NI tax cheats named and shamed

NI tax cheats named and shamed

Three tax cheats in Northern Ireland have been named and shamed.

The identities and addresses of the people behind the businesses have been published on the HMRC Revenue and Customs website.

Belfast painter James Joseph Farmer, from Stanfield Row in the city, faces a penalty of over £100,000 for deliberately defaulting on almost a year and a half's worth of tax.

Philip Thompson, of the Larne road haulage company Philip Thompson Transport, has been penalised £25,361 for offences between April and October 2010.

Transport and storage firm Meighfreight Services Ltd. which formerly traded from Kellys Road in the Killeen area of Newry, faces a penalty of £30,778.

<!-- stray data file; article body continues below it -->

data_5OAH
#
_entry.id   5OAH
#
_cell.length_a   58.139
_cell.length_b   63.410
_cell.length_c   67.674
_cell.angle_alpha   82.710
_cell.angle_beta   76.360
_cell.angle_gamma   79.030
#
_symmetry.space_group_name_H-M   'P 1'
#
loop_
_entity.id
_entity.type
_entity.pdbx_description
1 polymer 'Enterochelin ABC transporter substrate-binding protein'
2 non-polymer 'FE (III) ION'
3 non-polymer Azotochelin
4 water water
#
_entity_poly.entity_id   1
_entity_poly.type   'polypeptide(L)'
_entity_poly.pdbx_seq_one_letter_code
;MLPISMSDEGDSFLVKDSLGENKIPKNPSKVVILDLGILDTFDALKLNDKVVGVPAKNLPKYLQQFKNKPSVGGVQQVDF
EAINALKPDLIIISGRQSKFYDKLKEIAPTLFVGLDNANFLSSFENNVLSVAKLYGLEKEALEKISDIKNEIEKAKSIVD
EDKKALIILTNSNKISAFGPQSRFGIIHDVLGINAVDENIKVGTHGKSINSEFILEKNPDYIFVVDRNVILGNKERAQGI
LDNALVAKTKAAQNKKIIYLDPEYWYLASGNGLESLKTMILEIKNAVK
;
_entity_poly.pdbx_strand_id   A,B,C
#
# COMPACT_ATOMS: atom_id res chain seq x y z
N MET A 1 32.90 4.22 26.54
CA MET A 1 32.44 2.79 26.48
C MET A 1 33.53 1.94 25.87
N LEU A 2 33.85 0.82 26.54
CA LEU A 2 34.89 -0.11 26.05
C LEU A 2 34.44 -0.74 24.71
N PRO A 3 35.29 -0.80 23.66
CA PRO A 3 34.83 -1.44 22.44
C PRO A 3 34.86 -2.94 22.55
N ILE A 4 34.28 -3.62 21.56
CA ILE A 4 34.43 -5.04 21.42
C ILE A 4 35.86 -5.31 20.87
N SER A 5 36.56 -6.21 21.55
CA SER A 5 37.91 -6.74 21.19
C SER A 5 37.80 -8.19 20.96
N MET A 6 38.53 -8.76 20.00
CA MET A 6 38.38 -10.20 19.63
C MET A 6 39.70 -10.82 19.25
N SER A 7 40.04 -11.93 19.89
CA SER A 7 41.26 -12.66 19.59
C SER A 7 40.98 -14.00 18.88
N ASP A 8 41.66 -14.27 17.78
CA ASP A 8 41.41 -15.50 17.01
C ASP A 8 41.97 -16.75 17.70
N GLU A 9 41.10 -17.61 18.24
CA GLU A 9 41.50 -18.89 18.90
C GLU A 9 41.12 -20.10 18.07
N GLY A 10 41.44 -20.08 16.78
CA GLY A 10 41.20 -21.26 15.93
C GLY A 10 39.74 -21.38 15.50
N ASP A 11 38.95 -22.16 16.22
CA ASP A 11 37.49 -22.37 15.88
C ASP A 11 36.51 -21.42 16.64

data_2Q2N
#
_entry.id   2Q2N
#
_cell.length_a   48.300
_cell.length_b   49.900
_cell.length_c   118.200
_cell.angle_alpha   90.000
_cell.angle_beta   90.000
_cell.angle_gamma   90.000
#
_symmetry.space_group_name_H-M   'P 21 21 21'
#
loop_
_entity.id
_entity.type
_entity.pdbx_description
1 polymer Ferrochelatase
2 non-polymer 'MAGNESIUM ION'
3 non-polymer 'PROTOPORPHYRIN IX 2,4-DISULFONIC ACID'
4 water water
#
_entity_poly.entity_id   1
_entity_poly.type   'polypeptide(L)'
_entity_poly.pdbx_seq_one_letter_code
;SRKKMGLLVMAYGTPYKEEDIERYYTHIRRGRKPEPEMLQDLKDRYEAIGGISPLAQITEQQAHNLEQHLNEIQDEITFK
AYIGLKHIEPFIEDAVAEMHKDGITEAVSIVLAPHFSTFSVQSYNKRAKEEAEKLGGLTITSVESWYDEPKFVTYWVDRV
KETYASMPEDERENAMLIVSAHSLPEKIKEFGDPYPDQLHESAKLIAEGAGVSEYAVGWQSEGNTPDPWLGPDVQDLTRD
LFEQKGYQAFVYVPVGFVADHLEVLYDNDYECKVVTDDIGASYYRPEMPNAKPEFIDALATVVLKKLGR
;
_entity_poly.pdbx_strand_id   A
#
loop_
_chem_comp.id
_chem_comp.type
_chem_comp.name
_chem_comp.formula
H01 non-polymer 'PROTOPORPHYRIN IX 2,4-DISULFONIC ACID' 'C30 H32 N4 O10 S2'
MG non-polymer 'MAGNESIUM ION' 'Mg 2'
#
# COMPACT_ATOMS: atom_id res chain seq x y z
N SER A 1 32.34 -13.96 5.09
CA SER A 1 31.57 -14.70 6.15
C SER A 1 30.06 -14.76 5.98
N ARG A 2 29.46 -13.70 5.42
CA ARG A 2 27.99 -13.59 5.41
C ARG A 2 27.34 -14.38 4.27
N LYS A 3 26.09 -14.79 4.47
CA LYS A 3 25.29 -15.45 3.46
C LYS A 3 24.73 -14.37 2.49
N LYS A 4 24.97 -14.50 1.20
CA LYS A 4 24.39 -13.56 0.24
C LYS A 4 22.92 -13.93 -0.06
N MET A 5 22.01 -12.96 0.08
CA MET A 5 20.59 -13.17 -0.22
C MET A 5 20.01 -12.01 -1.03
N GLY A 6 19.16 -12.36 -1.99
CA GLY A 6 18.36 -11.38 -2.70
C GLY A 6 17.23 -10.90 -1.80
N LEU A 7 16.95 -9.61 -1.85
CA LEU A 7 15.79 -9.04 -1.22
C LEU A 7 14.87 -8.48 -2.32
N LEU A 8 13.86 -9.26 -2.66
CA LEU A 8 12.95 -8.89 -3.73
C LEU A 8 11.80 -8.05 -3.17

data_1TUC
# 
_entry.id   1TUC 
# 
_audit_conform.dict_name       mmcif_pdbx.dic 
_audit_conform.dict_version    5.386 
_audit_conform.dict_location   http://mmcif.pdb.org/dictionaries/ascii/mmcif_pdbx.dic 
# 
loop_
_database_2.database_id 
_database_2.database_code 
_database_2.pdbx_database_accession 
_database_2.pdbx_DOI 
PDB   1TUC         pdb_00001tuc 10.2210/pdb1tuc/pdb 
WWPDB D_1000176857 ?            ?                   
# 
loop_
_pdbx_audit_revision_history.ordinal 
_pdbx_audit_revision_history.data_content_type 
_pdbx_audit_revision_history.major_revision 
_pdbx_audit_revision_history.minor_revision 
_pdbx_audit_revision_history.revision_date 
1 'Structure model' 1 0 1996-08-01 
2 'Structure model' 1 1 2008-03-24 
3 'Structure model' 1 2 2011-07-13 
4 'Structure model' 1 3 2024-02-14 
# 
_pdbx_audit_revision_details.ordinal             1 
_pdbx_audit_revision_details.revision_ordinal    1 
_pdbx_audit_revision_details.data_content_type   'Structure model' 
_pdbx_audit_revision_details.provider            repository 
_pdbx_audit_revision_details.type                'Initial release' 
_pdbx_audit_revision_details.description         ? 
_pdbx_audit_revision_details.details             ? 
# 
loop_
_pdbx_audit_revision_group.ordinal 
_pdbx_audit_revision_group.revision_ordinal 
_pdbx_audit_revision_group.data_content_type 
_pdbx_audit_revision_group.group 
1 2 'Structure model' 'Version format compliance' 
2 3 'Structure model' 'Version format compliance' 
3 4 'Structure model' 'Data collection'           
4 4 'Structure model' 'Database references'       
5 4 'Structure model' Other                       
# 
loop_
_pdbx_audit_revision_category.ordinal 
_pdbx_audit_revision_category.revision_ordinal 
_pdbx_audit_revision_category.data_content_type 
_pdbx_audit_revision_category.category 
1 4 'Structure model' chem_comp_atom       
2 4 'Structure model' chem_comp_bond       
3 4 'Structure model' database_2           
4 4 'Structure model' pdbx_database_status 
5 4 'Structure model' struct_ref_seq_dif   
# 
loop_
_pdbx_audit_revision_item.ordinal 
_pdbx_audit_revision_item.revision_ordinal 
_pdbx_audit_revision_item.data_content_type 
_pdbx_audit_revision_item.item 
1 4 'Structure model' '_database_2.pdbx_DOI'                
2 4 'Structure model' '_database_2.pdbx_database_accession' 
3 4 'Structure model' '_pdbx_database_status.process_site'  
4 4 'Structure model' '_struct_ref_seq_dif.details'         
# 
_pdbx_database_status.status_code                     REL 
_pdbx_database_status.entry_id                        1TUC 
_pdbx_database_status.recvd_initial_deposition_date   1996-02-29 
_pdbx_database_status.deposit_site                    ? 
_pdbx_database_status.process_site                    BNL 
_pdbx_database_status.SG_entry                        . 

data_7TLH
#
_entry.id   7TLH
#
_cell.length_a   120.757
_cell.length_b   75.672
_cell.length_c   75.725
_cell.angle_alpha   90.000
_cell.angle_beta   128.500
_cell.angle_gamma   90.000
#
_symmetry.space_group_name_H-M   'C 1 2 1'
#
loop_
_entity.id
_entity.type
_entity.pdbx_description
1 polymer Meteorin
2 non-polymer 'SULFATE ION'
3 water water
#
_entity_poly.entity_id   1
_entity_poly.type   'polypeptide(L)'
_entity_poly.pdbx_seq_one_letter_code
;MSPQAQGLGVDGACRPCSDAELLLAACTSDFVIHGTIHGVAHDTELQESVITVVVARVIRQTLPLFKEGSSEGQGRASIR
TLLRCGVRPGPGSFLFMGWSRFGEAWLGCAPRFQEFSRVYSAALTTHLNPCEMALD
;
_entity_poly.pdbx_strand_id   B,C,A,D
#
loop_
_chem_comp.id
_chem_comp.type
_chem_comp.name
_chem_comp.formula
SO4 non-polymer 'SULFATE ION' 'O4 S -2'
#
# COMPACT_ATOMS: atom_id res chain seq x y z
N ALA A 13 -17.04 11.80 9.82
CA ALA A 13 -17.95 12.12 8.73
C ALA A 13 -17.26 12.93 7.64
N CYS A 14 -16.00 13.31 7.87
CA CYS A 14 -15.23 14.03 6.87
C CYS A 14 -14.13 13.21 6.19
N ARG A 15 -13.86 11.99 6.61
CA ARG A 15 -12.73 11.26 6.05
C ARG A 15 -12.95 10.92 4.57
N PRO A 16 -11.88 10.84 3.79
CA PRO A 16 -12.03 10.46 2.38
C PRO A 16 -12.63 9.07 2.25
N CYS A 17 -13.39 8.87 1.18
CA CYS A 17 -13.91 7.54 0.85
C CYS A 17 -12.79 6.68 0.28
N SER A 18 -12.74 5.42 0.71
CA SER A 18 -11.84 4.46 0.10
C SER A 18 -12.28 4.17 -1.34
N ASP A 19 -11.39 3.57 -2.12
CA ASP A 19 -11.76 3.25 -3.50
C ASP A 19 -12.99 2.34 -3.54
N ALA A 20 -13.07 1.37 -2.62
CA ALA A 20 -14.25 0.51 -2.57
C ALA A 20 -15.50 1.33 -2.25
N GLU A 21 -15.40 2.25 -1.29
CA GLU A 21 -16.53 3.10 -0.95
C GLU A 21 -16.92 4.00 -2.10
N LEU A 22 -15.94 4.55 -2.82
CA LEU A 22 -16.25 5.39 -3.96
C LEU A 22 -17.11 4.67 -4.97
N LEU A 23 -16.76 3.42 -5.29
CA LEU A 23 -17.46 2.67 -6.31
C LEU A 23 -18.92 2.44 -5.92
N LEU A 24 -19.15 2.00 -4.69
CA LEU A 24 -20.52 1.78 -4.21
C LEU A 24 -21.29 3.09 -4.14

Every quarter, the HMRC will publish the name of tax cheats as part of its fight against tax evasion and non-compliance.

"Anyone who is thinking about avoiding their responsibilities should consider the consequences before they refuse to tell HMRC about their full tax liability," Jennie Granger, Director General for Enforcement and Compliance, said.

"Cheating on tax is wrong and HMRC is dedicated to clamping down on the small minority of people who try to evade their responsibilities.

"Publishing these names encourages defaulters to make a full and prompt disclosure and cooperate with HMRC to avoid being named - all the named defaulters have exhausted the appeals process."


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